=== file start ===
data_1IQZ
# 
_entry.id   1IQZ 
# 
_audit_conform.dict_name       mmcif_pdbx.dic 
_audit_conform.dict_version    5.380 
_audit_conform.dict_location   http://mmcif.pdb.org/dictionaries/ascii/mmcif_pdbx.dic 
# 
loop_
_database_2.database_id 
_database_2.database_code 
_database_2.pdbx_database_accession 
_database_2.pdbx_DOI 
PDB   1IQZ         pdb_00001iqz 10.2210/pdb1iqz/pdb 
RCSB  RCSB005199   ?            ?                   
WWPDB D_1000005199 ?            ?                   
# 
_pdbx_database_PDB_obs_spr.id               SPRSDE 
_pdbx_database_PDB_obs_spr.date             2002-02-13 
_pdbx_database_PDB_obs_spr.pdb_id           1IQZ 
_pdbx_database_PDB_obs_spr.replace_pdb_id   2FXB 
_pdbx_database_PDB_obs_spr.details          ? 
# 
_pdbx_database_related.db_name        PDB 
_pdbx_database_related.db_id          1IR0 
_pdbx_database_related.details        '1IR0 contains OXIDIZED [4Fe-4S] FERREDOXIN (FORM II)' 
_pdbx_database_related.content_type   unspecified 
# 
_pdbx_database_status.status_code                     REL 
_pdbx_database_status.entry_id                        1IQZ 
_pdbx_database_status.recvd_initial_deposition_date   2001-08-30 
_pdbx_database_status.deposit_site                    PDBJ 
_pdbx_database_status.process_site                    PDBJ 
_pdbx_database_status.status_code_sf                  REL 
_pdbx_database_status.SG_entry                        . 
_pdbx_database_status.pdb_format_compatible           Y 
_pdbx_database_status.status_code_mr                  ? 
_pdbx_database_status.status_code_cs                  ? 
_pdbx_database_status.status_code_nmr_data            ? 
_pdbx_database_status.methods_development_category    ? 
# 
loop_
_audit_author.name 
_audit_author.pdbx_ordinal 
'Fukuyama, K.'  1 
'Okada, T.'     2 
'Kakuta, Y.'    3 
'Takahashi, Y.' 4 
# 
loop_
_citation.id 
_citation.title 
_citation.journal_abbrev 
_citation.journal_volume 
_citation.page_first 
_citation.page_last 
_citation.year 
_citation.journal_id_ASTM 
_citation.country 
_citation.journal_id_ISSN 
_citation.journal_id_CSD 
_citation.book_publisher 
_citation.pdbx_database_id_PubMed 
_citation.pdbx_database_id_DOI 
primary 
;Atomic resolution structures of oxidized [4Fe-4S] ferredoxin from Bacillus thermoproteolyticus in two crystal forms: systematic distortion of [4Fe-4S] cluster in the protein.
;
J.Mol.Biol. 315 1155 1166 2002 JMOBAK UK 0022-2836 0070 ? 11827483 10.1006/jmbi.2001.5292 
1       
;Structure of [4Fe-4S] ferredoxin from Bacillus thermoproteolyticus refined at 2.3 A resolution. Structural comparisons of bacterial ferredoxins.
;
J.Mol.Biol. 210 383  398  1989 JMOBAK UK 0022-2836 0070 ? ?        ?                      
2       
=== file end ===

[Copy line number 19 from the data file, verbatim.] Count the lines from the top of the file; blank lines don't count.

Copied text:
_pdbx_database_PDB_obs_spr.date             2002-02-13 